by Fyodor Dostoyevsky
Random Line: …we can’t understand everything at once, we can’t start right out with perfection! To archive perfection, one must first begin by not understanding many things! And if we understand too quickly, we may not understand well.
fotouropa's Bookporn photographs, London tour.
“This is a most unfortunate affair, and will probably be much talked of. But we must stem the tide of idle chatter, and pour into our wounded bosoms the soothing balm of vengeance.”
― Seth Grahame-Smith, Pride and Prejudice and Zombies
discoisgenetic: “Winning words with a lucky ring” Homer’s Odyssey, Book II (Trans. Robert Fagles)
Robert May (1588?-1664) was one of very few cooks in England who received extensive training in English and French training (and even some Spanish and Italian). May was the son of Edward May the cook for the Dormers of Ascott Park, a wealthy Catholic family. “W.W.,” May’s biographer, believed that it was the Dormers’ and his father’s influence that led to May studying cookery in France for five years. After his training, May worked with his father and cooked for the Dormers. He was chef to a numer of other Catholic families within the Dormers’ social circle as well.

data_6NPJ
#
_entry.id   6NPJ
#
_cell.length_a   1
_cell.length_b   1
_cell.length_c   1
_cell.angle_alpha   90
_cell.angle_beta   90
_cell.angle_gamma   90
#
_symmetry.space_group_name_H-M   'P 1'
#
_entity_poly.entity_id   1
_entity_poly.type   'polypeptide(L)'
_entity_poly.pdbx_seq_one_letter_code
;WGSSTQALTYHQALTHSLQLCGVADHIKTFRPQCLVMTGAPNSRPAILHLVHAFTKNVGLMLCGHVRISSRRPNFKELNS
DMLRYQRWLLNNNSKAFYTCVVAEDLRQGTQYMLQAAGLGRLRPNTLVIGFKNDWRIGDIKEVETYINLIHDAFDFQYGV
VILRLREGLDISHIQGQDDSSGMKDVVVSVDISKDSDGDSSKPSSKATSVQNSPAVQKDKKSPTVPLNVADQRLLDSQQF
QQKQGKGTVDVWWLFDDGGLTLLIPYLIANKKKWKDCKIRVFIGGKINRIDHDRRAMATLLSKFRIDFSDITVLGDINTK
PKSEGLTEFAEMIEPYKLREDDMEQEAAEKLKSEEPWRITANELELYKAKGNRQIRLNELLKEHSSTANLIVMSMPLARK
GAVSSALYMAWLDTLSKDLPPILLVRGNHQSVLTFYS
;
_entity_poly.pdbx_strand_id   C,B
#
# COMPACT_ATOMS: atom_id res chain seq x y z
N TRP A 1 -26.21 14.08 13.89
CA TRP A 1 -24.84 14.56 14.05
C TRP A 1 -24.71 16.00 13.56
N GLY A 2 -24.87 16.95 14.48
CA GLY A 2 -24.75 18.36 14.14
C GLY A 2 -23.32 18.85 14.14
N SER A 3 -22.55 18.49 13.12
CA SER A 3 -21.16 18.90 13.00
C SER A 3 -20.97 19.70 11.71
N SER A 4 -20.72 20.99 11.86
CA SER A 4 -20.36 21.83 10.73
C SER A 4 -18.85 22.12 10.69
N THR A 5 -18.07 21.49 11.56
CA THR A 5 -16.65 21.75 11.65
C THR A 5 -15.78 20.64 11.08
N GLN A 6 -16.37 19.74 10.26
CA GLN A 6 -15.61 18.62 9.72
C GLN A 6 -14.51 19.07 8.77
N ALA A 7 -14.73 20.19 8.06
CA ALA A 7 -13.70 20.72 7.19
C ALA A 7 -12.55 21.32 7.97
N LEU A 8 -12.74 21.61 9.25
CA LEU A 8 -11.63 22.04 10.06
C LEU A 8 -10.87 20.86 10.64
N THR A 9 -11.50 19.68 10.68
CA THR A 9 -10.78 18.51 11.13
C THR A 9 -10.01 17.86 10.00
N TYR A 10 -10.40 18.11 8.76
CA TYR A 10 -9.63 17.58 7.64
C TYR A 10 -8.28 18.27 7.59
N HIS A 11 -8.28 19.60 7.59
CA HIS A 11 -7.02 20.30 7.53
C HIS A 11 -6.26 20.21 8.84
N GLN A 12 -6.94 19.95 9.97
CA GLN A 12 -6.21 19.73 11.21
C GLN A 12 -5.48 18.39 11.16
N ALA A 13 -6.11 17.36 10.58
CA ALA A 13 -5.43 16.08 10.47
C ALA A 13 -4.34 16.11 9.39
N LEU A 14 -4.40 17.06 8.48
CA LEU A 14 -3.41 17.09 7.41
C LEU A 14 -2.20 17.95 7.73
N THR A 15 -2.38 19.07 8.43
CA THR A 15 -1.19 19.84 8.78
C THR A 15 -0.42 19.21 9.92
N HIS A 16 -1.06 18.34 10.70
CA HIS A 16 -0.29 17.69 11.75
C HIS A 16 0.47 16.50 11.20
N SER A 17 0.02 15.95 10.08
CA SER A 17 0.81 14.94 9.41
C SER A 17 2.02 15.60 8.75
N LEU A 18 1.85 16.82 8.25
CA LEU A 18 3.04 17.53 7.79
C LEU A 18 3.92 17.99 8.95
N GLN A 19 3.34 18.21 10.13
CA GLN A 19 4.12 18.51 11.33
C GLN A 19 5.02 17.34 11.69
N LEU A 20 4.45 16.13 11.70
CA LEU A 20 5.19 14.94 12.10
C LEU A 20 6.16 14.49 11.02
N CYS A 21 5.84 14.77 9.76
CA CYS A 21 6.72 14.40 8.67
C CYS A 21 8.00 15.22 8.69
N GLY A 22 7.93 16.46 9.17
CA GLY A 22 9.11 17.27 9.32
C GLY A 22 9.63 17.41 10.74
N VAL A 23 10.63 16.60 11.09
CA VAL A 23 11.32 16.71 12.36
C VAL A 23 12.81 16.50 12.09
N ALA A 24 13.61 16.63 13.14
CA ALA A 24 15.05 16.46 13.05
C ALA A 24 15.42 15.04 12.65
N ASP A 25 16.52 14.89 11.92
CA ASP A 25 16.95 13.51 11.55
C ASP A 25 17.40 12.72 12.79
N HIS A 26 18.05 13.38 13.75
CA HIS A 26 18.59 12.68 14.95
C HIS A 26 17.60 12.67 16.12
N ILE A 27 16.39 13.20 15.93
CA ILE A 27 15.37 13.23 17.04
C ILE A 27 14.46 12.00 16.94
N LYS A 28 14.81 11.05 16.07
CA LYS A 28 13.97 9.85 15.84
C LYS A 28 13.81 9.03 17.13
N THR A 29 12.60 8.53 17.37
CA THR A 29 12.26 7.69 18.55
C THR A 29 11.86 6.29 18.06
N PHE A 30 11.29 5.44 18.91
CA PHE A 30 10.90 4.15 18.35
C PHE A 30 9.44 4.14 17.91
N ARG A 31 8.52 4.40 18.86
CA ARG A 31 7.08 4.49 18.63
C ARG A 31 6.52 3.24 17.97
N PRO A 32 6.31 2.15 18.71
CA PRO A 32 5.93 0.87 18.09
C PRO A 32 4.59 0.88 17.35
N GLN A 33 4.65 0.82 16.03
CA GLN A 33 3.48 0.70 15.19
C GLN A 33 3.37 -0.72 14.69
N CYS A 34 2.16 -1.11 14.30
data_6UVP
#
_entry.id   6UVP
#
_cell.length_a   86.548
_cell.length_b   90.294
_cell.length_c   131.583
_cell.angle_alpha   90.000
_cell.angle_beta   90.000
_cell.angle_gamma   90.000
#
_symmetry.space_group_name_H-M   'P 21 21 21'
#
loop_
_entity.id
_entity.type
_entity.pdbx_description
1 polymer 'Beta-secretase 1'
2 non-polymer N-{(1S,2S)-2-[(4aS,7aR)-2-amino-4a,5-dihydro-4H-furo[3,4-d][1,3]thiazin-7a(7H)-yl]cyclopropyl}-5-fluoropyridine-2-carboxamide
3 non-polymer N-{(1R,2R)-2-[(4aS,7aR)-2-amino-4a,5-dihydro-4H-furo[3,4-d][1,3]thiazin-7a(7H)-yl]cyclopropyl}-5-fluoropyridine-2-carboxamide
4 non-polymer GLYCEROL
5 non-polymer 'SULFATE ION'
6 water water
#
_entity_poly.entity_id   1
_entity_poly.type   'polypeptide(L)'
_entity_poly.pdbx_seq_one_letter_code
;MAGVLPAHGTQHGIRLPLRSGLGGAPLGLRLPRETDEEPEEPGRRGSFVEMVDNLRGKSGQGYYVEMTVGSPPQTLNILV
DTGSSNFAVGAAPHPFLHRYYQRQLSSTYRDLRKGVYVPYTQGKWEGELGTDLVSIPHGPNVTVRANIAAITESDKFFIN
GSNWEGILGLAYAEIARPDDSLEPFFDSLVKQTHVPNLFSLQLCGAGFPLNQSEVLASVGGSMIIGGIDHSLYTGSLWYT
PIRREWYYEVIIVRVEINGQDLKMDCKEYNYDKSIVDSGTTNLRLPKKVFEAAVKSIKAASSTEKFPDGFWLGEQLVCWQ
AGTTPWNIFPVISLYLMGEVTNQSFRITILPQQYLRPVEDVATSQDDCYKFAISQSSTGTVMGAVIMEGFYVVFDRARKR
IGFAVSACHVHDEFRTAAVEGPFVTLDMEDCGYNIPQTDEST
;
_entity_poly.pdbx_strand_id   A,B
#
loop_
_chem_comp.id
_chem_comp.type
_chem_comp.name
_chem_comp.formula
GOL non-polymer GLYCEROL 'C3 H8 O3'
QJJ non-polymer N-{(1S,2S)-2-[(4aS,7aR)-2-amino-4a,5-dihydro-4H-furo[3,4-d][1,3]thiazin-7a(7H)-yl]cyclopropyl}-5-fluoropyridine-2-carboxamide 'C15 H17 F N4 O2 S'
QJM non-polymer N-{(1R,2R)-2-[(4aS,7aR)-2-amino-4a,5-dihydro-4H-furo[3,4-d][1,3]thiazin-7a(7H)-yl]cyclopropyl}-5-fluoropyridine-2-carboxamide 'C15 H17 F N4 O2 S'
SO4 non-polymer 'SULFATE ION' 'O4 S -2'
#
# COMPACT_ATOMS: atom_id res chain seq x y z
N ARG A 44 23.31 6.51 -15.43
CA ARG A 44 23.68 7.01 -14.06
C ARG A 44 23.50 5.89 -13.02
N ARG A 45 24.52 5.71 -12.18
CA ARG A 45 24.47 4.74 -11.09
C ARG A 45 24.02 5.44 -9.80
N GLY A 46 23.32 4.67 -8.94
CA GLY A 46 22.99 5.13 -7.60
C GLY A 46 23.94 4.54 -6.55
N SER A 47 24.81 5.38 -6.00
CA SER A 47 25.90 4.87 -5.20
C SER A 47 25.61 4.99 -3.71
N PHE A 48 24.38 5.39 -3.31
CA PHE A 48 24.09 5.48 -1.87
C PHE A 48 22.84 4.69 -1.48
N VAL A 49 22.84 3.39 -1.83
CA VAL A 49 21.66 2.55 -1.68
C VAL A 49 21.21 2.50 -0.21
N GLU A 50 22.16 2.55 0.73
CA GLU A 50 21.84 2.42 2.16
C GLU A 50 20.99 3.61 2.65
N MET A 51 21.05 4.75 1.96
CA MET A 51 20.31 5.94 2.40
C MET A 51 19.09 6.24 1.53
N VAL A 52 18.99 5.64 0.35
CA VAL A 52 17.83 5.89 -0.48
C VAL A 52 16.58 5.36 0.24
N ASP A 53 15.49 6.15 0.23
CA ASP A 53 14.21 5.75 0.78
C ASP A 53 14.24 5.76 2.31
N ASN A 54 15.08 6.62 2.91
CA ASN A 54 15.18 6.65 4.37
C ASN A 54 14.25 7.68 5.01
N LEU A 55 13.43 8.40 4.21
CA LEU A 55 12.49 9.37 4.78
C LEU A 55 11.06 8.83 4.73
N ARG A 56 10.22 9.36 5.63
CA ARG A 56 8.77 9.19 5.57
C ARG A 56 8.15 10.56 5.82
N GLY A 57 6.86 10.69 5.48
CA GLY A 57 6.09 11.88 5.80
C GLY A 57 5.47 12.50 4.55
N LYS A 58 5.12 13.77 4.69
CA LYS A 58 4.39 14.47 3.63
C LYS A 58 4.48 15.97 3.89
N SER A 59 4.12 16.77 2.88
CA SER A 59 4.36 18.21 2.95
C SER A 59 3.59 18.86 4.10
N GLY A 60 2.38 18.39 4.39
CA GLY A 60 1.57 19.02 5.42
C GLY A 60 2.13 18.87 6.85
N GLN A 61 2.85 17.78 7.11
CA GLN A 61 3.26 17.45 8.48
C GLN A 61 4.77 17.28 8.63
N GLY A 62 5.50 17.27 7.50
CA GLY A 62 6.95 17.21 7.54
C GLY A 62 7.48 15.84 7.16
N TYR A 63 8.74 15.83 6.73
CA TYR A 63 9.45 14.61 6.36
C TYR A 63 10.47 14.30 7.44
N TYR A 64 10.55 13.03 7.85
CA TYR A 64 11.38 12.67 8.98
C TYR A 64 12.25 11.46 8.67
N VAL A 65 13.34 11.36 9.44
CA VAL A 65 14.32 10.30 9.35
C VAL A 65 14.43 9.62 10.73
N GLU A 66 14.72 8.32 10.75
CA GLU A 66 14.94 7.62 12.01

May’s biography prefaces his book, The accomplisht cook, or, The art & mystery of cookery. May included incredibly detailed descriptions on how to prepare flesh, fowl, fish, or any other manner of à-la-mode curiosities. The book includes small woodcuts throughout, but the most exciting features are the fold out diagrams for making all manner of pies. Two whole chapters are dedicated to the many ways to make pies! If you are making a fish pie the crust better show the shape of the fish you are preparing!
-Jillian (who now wishes she had found this book before making her first pie last weekend)